France government faces criticism over attacks

2016-07-28 22:24
Police officers speak to a driver as they close off a road during a hostage situation in Normandy, France. (BFM via AP)

Police officers speak to a driver as they close off a road during a hostage situation in Normandy, France. (BFM via AP)

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Paris - France on Thursday identified the second jihadist involved in the brutal killing of an elderly priest, as calls mounted for the prime minister and interior minister to resign after the latest terror attack.

Prosecutors named the assailant as 19-year-old Abdel Malik Petitjean, who was listed in June on France's "Fiche S" system of people posing a potential threat to national security after he tried to reach Syria from Turkey.

Petitjean, whose face was disfigured when he was shot dead by police, had been harder to identify than his accomplice Adel Kermiche, also 19. Investigators confirmed Petitjean's identity after a DNA match with his mother.

The two jihadists pledged allegiance to the Islamic State group (ISIS) in a video made before they stormed a church in the Normandy town of Saint-Etienne-du-Rouvray on Tuesday and slit the throat of 86-year-old priest Jacques Hamel at the altar.

Hamel's funeral will be held in the stunning Gothic cathedral of nearby Rouen next Tuesday, the city's Catholic diocese said.

The attack came as the government was already facing a firestorm of criticism over alleged security failings after the Bastille Day truck massacre in Nice that left 84 people dead two weeks ago.

'Government guilty'

A brief show of political unity at a mass attended by different faiths in Paris on Wednesday quickly dissolved as Prime Minister Manuel Valls and Interior Minister Bernard Cazeneuve faced fresh calls to resign.

"Even if the government is not responsible for the wave of terrorism, it is guilty of not having done everything to stop it," Laurent Wauqiez, the deputy leader of the right-wing Republicans party, said in an interview with Le Figaro newspaper.

"Manuel Valls and Bernard Cazeneuve must go because they refuse to take vital measures to fight Islamism. We need a new government, determined to act."

Meanwhile, President Francois Hollande responded to remarks by US Republican presidential candidate Donald Trump that "France is no longer France" as a result of the attacks.

"France will always be France, because France will never yield and because France is always the bearer of ideals, values and principles, for which we are recognised throughout the world," Hollande said.

"When you lower your standards, you are no longer what you are. That's something that may happen to others, on the other side of the Atlantic," Hollande added in an allusion to Trump.

The French government has said that everything possible is being done to protect citizens, while warning that more terror attacks are inevitable, after three major strikes and several smaller attacks in the past 18 months.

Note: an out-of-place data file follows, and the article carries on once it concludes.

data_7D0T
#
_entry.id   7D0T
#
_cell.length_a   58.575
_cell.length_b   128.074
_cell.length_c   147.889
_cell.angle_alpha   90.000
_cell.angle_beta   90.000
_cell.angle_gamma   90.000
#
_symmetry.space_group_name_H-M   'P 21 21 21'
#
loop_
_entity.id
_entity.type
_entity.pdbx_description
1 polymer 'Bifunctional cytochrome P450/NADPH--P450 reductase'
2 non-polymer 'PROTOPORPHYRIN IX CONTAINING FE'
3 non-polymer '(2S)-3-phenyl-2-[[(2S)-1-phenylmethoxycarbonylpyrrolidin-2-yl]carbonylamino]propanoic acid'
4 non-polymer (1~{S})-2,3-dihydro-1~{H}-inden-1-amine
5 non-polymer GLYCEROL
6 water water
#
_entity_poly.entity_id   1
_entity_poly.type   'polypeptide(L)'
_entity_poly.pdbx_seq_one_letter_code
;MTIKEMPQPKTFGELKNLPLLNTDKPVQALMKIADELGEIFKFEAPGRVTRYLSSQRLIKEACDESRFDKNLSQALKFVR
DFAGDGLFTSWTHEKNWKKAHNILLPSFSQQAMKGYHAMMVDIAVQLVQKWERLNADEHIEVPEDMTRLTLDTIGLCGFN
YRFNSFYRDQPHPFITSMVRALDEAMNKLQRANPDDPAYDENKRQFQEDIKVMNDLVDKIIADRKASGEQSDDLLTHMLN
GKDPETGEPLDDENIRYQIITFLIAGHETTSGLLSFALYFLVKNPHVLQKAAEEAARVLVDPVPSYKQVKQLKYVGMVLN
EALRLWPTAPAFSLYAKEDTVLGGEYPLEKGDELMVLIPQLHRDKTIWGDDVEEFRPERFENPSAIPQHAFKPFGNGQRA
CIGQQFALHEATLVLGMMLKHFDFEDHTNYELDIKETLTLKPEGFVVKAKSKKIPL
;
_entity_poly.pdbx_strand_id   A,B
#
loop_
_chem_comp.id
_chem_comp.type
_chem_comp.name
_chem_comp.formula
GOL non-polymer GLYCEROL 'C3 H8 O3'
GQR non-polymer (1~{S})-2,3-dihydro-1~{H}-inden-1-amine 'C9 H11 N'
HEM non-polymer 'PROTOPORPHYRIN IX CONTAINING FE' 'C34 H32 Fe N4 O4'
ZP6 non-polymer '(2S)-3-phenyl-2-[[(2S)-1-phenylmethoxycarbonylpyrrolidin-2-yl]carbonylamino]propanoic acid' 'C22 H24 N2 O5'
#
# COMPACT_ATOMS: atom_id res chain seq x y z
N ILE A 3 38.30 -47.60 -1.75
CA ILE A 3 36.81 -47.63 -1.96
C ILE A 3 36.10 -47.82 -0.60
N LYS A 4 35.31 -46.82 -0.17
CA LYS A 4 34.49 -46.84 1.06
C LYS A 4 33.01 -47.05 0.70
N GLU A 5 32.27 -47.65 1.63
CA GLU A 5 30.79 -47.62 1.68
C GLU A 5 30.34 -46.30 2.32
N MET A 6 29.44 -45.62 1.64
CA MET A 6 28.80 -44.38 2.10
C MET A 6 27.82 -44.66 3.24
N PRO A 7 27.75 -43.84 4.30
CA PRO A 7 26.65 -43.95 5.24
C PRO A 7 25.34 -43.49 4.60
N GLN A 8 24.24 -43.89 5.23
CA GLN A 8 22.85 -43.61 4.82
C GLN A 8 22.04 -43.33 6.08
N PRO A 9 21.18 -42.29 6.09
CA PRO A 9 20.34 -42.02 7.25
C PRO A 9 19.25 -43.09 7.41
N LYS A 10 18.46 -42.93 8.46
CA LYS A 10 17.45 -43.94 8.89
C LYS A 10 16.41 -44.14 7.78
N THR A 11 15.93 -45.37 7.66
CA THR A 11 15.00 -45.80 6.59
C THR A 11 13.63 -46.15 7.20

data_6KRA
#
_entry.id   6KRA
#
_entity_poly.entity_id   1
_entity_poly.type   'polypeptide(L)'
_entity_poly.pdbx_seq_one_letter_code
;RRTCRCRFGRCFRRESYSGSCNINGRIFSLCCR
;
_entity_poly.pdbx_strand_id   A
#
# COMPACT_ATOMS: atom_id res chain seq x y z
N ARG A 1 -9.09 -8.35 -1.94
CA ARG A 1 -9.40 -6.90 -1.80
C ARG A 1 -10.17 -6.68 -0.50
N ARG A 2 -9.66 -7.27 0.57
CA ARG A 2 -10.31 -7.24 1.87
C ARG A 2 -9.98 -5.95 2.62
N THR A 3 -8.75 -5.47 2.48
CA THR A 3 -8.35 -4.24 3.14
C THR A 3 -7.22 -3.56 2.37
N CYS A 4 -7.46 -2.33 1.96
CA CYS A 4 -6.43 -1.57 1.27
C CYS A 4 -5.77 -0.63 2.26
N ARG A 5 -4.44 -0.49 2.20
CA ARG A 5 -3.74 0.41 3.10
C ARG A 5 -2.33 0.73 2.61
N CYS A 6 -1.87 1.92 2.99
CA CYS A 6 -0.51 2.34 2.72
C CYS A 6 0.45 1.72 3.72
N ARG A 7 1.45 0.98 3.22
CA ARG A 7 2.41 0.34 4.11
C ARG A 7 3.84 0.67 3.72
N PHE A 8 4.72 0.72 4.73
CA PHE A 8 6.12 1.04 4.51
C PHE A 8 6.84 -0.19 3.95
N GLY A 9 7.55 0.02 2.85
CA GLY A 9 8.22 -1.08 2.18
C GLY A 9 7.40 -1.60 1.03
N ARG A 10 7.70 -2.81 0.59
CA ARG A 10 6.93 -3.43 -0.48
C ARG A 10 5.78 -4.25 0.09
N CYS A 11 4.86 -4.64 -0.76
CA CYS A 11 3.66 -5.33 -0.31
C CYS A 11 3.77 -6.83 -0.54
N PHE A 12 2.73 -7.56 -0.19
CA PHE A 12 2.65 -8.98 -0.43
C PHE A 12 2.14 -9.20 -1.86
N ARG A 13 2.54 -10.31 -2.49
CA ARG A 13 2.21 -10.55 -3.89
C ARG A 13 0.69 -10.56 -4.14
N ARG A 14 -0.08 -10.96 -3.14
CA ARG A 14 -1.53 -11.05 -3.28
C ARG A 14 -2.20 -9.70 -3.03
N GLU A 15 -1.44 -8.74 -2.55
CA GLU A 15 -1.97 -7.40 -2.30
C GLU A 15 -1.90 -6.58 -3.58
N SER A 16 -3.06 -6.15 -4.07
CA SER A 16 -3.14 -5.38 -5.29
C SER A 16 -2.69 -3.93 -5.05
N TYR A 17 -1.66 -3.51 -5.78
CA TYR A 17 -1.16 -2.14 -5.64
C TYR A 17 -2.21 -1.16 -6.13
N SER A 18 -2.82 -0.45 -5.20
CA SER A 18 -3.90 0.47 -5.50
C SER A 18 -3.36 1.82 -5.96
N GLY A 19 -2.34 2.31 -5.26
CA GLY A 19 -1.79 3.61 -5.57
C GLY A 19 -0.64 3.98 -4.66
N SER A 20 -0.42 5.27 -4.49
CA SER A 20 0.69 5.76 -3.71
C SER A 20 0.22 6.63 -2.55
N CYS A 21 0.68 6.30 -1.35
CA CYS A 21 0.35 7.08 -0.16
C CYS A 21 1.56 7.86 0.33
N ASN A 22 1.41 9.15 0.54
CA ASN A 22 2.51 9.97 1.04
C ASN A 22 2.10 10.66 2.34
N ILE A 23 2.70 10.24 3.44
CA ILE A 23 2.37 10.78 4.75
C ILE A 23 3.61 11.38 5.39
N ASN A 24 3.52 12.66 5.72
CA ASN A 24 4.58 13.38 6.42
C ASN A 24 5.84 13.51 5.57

Hollande on Thursday confirmed plans to create a National Guard drawn from existing reserves, after the government previously urged "patriots" to sign up to become reservists.

The president said he hopes the guard, made up of volunteers from the police, paramilitary police and military, will be operational by early autumn.

Warnings of terror strike

The government has faced tough questions since it emerged that both church attackers had been on the radar of intelligence services and had tried to go to Syria.

Sparking particular ire was the revelation that Kermiche had been released from prison while awaiting trial on terror charges after his second attempt to travel to Syria.

He was fitted with an electronic tag - allowing him out of the house on weekday mornings - despite calls from the prosecutor for him not to be released.

Annie Geslin, who worked with Kermiche's mother for many years, told AFP "he was the youngest child and had psychological problems".

Sources close to the investigation said Petitjean "strongly resembles" a man hunted by anti-terrorism police in the days before the church killing over fears he was about to carry out an act of terror.

The sources said France's anti-terrorism police unit UCLAT sent out a note four days before the attack -- saying it had received "reliable" information about a person "about to carry out an attack on national territory".

Three members of Petitjean's family were taken into custody for questioning, a source close to the investigation said.

A 20-year-old Frenchman on the security watchlist is also in custody after being arrested Wednesday, the source told AFP.

Gentle and kind

He had been turned away by Turkey and handed over to Switzerland, the source said, adding however that "nothing proves" he was aware of the planned church murder.

In a video posted by ISIS-linked news agency Amaq, the two men calling themselves by the noms de guerre Abu Omar and Abu Jalil al-Hanafi hold hands as they swear "obedience" to ISIS leader Abu Bakr al-Baghdadi.

Petitjean, from France's eastern Savoie region, had several part-time sales jobs and was described by his incredulous mother as "gentle", insisting he "was not involved at all".

Others who knew him were equally shocked, describing him as normal and showing no signs of radicalisation.

"All the believers are shocked because he was known for his kindness. What was going on in his head?" asked Djamel Tazghat, who manages the local mosque.

The attack is the third in two weeks in France and Germany in which jihadists have pledged allegiance to ISIS, increasing jitters in Europe over young, often unstable men being lured by the group's propaganda and calls to carry out attacks in their home countries.

Read more on:    isis  |  france

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